clock menu more-arrow no yes mobile

Filed under:

12 Days of MSU History for Christmas, Day 10: 1949 Davis Wade Stadium

As we countdown the final days leading up to Christmas, we thought it would be fun to give our readers a gift each day, much along the lines of the "12 days of Christmas". Each day from now until Christmas morning, we'll have a little present wrapped in Mississippi State history, tucked under the tree for you to open. Hope you enjoy!

In 2014, Davis Wade Stadium will celebrate its 100th season of hosting Mississippi State football. That's quite an accomplishment, and it's even more impressive given the renovated state that it will be in when State kicks off against Southern Miss next fall. As all State fans know the football relic is in the final months of completion to its facelift and expansion: an expansion that will see capacity grow to over 61,000 for the first time in its 100 year history. It's safe to say that Davis Wade will be the perfect home for Bulldog fans to enjoy MSU football like never before, but as we come close to enjoying the spoils of a renovated stadium, it's important to also know where the ole gal has come from along the way.

Davis Wade Stadium

view a larger resolution version of the photograph here.

In 1949, our home stadium looked just as you see in the picture above. Having just undergone an expansion to 35,000 the year prior, Davis Wade was looking good for a stadium that had been around awhile. It's fascinating to me to not only see the stadium in various stages of its capacity and so forth, but to see how much campus has changed around it as well. As you can see the old baseball field is located where, I believe, Dorman Hall now is, and quite a few other changes have taken place directly adjacent to the stadium as well as all around campus.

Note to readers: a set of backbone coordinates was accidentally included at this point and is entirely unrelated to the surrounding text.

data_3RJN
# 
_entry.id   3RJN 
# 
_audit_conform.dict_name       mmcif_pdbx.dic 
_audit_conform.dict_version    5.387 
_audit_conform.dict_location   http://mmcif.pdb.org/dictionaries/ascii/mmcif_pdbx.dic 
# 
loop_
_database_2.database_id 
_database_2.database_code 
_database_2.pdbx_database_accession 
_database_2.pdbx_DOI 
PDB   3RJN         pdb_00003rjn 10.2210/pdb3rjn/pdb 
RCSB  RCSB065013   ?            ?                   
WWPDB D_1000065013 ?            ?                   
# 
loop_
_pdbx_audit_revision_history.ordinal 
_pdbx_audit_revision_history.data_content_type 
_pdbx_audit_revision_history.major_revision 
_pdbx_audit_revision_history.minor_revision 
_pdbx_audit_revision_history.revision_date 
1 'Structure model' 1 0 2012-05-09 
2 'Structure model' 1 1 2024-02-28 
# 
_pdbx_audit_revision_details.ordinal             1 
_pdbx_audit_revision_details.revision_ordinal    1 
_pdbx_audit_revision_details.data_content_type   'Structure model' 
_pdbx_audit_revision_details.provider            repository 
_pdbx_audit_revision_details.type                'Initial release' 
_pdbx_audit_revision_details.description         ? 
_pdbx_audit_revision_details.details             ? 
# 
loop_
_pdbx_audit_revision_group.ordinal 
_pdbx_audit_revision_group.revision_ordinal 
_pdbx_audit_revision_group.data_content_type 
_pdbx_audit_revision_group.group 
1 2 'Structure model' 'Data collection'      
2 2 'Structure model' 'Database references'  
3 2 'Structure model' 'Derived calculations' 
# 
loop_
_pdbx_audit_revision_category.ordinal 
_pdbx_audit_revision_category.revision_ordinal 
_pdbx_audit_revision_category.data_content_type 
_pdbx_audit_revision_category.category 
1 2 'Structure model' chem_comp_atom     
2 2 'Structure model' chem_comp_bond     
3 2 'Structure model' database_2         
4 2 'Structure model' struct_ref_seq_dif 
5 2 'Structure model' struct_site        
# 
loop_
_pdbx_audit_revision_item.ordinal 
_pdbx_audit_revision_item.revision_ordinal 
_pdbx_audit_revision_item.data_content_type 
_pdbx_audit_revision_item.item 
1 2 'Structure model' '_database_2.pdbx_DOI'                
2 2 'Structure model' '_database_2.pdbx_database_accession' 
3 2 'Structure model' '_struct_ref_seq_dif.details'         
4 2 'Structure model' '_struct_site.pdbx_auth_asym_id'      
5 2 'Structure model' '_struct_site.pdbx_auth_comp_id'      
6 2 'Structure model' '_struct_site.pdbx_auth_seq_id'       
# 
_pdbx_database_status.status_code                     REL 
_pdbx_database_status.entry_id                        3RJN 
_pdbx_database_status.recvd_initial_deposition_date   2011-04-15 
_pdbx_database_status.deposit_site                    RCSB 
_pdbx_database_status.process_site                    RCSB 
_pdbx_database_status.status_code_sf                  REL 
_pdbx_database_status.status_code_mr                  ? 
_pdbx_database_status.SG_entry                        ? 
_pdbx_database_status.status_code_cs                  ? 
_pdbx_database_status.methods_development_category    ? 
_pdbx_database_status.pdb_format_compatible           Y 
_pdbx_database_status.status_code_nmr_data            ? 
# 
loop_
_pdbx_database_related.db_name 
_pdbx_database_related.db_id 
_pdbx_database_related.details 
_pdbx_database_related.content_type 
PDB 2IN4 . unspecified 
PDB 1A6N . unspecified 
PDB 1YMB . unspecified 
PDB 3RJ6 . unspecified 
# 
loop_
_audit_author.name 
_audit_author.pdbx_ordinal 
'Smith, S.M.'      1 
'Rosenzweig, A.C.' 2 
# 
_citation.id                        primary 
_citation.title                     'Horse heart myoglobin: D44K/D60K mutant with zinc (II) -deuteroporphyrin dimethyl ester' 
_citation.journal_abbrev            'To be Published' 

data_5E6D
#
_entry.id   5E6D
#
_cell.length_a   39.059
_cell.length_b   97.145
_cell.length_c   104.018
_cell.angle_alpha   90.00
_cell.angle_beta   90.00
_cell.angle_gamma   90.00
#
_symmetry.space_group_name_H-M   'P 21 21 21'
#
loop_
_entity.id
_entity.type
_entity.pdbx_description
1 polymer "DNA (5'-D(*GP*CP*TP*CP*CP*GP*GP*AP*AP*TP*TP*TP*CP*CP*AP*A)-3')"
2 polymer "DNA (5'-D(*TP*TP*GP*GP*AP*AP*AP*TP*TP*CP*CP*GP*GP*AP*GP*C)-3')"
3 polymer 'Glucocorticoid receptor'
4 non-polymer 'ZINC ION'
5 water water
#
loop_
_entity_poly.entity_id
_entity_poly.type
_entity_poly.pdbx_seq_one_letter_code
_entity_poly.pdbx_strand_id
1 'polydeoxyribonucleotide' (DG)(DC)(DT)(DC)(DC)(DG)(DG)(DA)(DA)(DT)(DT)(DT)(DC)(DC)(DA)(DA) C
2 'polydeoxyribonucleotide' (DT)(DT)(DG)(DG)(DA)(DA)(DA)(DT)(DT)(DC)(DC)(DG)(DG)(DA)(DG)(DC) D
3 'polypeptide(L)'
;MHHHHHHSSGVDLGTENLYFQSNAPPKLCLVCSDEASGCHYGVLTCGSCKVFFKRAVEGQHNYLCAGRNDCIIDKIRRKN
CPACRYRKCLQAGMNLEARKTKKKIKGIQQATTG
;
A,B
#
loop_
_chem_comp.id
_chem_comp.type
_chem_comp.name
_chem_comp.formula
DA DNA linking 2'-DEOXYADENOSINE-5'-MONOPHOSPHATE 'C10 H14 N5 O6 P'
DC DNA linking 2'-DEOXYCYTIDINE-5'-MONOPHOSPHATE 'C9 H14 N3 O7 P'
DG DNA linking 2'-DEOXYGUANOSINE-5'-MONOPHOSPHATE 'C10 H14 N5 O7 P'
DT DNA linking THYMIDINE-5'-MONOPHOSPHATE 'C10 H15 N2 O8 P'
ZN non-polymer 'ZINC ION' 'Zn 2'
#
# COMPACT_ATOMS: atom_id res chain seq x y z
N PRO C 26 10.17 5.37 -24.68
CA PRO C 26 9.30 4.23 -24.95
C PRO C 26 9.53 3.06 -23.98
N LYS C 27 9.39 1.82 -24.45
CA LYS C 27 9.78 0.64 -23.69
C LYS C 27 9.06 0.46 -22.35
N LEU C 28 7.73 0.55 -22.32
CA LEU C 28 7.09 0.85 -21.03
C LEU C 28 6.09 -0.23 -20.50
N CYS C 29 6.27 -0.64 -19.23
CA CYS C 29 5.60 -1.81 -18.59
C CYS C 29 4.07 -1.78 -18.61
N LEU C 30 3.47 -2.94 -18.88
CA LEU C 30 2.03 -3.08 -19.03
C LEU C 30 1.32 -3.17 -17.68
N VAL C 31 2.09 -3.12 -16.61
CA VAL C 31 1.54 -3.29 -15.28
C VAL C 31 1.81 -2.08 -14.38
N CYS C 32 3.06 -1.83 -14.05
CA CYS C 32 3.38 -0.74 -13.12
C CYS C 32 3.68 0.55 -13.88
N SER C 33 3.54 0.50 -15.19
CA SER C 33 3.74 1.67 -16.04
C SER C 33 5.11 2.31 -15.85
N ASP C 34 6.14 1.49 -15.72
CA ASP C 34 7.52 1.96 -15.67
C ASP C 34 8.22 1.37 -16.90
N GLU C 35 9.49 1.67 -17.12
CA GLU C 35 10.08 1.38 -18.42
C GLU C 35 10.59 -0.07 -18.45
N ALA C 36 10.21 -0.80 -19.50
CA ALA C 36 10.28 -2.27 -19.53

I wonder what the fans in attendance at the game shown in this picture would say if we told them that 65 years later the stadium would hold 61,000+, have two giant video screens, and more importantly would still be standing in the same place that it is today. I'm inclined to think that they'd try to have us committed.

Photograph used with permission courtesy of the Mississippi State University Libraries, University Archives.

You can find this great history and a whole lot more at the MSU library's website. Also make sure you check out the Reveille collection, the University Archives Digital Collections, and you can also give the Library a follow on Twitter as well.